Over the past few months, I have made reference to developing work for this exhibition.
Over 20 years ago woven shibori was launched onto the world stage by Catharine Ellis of North Carolina, USA and Kay Faulkner of Birkdale, Australia. Their research occurred independently and simultaneously. (RAG publicity)
This exhibition celebrates that significant milestone.
Redland Art Gallery, Cleveland Australia
10th March – 14th April 2019
Before I even write about the exhibition, I would like to acknowledge the support given by the gallery and staff in hosting this exhibition. They did the hanging. They have done a superb job. As you look at images take note of how they are presented. Having the work off the wall shows it to the best advantage and allows those weavers who want to see the back to be able to do so.
The Opening on Friday 8th March was extremely well attended. Janet de Boer OAM did the honours and provided a very engaging experience.
This photo of Catharine and myself is courtesy of Redland Art Gallery with the photography by John Muller
Here are views of the gallery from the left and working around the gallery.
Both Catharine and I had a series of work in the City Council’s foyer, just outside the gallery.
Some of the crowd at the opening.
I enjoyed the interaction of visitors with the “ladies” from my installation of “Give them voice.” This is images is from the Artist talks held on the following Sunday.
The following is my artist statement in italics with images of my work interspersed throughout.
The year was 1998. I was heading to Convergence, the biggest conference for hand weavers in the world. Before I left I had been informed that my article on Loom Controlled Shibori had been accepted for the prestigious weaving magazine, Weavers. En route, I was delighted to hear that my work was also to appear on the cover. What an honour! Convergence was also where I’d heard a weaver would be teaching “Woven Shibori Resist”. Can you imagine, this was going to be the meeting of two individuals who had developed this technique independently though at the same time on opposite sides of the world? We met. We discussed our different approaches, we discovered many personal parallels. We became friends.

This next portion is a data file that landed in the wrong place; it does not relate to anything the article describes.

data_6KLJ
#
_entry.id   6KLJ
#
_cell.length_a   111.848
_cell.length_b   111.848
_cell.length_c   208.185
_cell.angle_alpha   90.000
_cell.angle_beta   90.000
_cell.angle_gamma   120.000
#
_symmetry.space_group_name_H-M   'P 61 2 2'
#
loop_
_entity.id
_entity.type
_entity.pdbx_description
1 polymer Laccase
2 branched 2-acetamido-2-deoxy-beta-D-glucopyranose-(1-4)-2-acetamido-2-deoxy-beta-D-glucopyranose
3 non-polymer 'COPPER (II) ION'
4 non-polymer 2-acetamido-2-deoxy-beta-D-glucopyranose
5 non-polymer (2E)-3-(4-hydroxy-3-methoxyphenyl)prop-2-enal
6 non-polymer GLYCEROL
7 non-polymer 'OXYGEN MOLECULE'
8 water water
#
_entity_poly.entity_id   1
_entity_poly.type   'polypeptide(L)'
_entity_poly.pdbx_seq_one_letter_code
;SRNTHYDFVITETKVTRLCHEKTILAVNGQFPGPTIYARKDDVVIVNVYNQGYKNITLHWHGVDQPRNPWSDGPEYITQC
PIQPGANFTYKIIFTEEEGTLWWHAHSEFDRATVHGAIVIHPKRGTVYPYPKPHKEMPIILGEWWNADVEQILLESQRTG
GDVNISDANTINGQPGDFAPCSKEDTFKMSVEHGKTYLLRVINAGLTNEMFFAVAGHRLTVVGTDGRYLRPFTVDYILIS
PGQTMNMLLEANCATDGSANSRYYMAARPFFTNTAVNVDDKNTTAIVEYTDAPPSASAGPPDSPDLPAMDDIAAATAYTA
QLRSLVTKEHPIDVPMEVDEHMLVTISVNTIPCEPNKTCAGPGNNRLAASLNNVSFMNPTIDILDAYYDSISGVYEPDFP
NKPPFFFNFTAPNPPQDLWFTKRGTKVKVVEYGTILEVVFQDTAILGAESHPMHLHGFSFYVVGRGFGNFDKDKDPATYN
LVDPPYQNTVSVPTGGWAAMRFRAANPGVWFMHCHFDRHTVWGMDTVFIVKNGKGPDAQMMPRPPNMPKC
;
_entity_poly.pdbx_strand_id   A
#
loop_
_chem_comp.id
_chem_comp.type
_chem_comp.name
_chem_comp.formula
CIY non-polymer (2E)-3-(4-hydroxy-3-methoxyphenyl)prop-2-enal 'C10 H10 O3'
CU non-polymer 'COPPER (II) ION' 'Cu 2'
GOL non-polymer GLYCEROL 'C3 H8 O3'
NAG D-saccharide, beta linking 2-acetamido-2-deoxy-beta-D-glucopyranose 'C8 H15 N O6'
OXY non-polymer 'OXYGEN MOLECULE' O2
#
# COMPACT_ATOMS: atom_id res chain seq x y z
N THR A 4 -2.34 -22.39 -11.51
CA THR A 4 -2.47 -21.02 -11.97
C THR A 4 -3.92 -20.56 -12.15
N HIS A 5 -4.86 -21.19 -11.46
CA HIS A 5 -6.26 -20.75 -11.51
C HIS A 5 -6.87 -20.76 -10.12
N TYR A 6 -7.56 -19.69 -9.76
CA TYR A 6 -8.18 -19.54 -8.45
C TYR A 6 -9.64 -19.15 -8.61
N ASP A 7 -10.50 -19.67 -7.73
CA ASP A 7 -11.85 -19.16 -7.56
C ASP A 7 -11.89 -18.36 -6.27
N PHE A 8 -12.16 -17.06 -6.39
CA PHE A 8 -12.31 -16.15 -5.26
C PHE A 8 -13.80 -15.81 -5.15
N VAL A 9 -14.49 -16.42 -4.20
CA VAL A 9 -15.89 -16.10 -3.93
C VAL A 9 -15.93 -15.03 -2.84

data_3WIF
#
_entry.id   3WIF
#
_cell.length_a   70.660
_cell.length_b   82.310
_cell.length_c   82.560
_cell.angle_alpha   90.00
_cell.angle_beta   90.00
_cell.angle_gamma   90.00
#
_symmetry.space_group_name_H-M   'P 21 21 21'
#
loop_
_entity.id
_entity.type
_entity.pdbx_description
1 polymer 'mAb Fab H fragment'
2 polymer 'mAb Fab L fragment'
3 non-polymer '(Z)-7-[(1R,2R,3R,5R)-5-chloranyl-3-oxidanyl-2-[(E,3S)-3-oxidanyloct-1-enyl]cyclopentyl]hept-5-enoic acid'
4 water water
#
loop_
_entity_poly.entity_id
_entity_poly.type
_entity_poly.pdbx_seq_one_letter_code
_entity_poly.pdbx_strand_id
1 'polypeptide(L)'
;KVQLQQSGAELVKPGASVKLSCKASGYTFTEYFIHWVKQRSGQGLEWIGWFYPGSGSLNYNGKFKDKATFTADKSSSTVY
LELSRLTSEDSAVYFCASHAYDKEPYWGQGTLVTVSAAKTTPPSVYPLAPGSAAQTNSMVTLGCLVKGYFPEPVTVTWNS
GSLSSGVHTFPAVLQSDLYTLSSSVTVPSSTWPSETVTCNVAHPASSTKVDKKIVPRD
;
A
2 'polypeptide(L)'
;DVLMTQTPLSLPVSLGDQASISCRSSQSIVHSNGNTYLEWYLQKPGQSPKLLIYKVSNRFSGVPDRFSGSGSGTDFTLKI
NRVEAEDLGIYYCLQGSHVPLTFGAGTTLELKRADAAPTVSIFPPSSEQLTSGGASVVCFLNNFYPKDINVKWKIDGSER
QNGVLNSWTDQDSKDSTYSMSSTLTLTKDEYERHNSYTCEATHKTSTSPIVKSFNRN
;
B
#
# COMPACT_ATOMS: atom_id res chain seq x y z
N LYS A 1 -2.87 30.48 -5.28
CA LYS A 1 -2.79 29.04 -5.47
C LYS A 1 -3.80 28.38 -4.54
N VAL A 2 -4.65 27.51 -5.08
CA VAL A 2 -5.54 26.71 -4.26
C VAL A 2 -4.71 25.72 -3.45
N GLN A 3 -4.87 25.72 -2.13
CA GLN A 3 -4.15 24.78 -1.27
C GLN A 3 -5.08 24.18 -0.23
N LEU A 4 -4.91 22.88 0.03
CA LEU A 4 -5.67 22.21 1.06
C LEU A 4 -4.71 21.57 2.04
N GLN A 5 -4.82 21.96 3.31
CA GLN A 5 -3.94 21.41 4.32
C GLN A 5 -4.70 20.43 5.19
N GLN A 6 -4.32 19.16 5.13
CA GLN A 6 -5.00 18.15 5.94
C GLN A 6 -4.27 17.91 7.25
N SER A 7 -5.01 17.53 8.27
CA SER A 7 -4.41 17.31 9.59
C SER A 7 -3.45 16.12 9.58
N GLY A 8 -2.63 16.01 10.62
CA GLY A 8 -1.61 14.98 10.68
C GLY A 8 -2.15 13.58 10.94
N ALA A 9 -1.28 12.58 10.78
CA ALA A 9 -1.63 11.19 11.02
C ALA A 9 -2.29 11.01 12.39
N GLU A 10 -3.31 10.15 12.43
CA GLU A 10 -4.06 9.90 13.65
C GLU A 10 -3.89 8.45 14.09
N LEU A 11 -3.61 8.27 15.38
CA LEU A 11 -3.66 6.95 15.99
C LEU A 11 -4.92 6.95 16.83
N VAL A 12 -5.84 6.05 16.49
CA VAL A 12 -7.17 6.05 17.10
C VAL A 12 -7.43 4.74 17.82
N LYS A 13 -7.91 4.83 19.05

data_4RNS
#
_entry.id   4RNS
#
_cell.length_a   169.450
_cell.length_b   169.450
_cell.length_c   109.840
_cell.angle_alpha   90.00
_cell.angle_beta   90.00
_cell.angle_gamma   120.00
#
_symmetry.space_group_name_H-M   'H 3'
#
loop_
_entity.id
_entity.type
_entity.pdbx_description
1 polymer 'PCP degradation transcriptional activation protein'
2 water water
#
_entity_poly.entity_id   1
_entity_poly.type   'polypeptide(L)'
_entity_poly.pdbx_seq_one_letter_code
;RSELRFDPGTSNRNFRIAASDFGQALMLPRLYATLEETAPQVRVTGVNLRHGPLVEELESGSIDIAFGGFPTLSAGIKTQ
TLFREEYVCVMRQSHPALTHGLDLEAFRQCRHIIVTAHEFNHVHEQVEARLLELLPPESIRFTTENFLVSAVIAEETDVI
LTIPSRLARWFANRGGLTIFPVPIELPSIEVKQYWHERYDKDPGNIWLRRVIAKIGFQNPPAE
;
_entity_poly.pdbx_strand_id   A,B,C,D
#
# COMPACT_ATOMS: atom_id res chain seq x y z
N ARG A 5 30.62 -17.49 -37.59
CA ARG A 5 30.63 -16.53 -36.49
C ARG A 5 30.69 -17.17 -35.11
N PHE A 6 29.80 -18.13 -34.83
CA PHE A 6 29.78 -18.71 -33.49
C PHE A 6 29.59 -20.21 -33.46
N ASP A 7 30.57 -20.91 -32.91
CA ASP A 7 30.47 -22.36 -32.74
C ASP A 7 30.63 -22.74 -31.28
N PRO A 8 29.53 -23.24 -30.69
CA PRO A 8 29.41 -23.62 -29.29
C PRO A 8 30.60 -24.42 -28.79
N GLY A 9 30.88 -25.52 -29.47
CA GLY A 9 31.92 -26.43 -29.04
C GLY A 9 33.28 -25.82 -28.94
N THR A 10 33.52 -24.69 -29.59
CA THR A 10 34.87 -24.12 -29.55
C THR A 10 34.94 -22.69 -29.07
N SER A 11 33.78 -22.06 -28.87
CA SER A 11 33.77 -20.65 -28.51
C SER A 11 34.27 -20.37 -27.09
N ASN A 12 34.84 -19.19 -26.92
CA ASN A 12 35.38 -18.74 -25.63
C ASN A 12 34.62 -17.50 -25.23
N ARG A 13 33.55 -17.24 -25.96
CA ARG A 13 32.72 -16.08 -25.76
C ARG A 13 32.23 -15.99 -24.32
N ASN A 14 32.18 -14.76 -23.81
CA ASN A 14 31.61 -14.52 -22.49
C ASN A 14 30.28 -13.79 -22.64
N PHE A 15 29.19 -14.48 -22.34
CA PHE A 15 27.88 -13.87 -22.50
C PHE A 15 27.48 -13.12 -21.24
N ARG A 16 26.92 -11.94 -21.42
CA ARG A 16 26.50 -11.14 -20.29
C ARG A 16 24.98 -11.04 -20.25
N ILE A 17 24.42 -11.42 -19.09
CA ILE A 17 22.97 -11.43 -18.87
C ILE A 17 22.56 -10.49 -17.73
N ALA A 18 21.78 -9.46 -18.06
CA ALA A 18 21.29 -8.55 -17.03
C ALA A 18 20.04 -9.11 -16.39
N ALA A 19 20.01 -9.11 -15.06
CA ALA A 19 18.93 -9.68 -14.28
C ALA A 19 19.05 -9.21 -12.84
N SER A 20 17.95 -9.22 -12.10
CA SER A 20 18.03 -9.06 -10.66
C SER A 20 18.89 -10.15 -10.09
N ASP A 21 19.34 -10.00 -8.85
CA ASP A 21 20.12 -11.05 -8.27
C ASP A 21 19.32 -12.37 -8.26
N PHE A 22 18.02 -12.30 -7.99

“From the archives”: the article and table runners, 1998.
“Landscape” 1997 from my first exhibition featuring woven shibori, hand woven and dyed wool, acid dyes
Over twenty years ago when I first started working with the technique of loom controlled shibori which soon morphed into being known as simply woven shibori woven shibori, it was simply a means of adding a dye pattern to cloth. I was fascinated by how many different dye patterns could be achieved. My early work was very heavily influenced by traditional shibori approaches. Then I became interested in using different media in combination with dye or even instead of dye. It was all about adding pattern to a cloth. You wove, you pulled up the threads, added some dye or applied a treatment and then on undoing the resist, a pattern was exposed. The experience of revealing the pattern was addictive. It was the cloth.
Detail of “Inspired by tradition” 2010, hand woven lace with woven shibori, silk, acid dyes. Photo Don Hildred.